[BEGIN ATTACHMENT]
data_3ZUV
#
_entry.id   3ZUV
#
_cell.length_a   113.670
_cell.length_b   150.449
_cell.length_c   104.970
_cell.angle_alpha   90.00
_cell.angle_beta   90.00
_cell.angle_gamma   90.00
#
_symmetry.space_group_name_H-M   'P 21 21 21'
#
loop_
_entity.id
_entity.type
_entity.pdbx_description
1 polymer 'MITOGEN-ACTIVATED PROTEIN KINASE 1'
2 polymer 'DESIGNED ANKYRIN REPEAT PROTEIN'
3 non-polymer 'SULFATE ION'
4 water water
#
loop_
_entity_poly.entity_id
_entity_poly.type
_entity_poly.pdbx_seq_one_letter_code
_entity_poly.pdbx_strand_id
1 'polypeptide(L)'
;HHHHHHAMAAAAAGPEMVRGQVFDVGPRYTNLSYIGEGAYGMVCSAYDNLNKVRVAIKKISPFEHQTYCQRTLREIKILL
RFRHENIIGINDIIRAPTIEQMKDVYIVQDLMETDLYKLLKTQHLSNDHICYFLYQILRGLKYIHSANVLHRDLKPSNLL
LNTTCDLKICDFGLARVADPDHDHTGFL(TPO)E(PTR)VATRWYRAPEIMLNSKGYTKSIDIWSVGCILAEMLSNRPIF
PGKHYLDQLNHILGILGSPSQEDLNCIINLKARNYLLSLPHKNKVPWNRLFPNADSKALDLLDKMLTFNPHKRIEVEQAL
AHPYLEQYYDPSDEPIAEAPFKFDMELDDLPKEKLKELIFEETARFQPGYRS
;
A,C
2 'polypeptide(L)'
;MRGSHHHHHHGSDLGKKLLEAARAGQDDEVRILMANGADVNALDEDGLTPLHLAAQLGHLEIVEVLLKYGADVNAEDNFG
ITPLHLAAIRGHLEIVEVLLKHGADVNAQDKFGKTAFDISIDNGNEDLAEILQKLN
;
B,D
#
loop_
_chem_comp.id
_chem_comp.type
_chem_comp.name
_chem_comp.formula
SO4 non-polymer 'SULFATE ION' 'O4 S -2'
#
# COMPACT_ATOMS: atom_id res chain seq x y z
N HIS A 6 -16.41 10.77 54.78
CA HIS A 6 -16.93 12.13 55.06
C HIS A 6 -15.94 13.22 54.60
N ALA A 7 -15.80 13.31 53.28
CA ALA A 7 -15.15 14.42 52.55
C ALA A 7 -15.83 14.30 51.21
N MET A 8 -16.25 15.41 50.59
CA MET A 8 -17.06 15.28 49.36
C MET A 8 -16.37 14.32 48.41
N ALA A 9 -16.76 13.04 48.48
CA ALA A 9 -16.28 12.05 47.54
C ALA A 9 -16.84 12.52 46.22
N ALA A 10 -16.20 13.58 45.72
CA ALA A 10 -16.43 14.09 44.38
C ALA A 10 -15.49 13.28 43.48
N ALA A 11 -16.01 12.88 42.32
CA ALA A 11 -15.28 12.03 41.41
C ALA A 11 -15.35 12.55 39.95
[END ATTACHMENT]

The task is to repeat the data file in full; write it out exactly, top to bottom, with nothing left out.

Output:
data_3ZUV
#
_entry.id   3ZUV
#
_cell.length_a   113.670
_cell.length_b   150.449
_cell.length_c   104.970
_cell.angle_alpha   90.00
_cell.angle_beta   90.00
_cell.angle_gamma   90.00
#
_symmetry.space_group_name_H-M   'P 21 21 21'
#
loop_
_entity.id
_entity.type
_entity.pdbx_description
1 polymer 'MITOGEN-ACTIVATED PROTEIN KINASE 1'
2 polymer 'DESIGNED ANKYRIN REPEAT PROTEIN'
3 non-polymer 'SULFATE ION'
4 water water
#
loop_
_entity_poly.entity_id
_entity_poly.type
_entity_poly.pdbx_seq_one_letter_code
_entity_poly.pdbx_strand_id
1 'polypeptide(L)'
;HHHHHHAMAAAAAGPEMVRGQVFDVGPRYTNLSYIGEGAYGMVCSAYDNLNKVRVAIKKISPFEHQTYCQRTLREIKILL
RFRHENIIGINDIIRAPTIEQMKDVYIVQDLMETDLYKLLKTQHLSNDHICYFLYQILRGLKYIHSANVLHRDLKPSNLL
LNTTCDLKICDFGLARVADPDHDHTGFL(TPO)E(PTR)VATRWYRAPEIMLNSKGYTKSIDIWSVGCILAEMLSNRPIF
PGKHYLDQLNHILGILGSPSQEDLNCIINLKARNYLLSLPHKNKVPWNRLFPNADSKALDLLDKMLTFNPHKRIEVEQAL
AHPYLEQYYDPSDEPIAEAPFKFDMELDDLPKEKLKELIFEETARFQPGYRS
;
A,C
2 'polypeptide(L)'
;MRGSHHHHHHGSDLGKKLLEAARAGQDDEVRILMANGADVNALDEDGLTPLHLAAQLGHLEIVEVLLKYGADVNAEDNFG
ITPLHLAAIRGHLEIVEVLLKHGADVNAQDKFGKTAFDISIDNGNEDLAEILQKLN
;
B,D
#
loop_
_chem_comp.id
_chem_comp.type
_chem_comp.name
_chem_comp.formula
SO4 non-polymer 'SULFATE ION' 'O4 S -2'
#
# COMPACT_ATOMS: atom_id res chain seq x y z
N HIS A 6 -16.41 10.77 54.78
CA HIS A 6 -16.93 12.13 55.06
C HIS A 6 -15.94 13.22 54.60
N ALA A 7 -15.80 13.31 53.28
CA ALA A 7 -15.15 14.42 52.55
C ALA A 7 -15.83 14.30 51.21
N MET A 8 -16.25 15.41 50.59
CA MET A 8 -17.06 15.28 49.36
C MET A 8 -16.37 14.32 48.41
N ALA A 9 -16.76 13.04 48.48
CA ALA A 9 -16.28 12.05 47.54
C ALA A 9 -16.84 12.52 46.22
N ALA A 10 -16.20 13.58 45.72
CA ALA A 10 -16.43 14.09 44.38
C ALA A 10 -15.49 13.28 43.48
N ALA A 11 -16.01 12.88 42.32
CA ALA A 11 -15.28 12.03 41.41
C ALA A 11 -15.35 12.55 39.95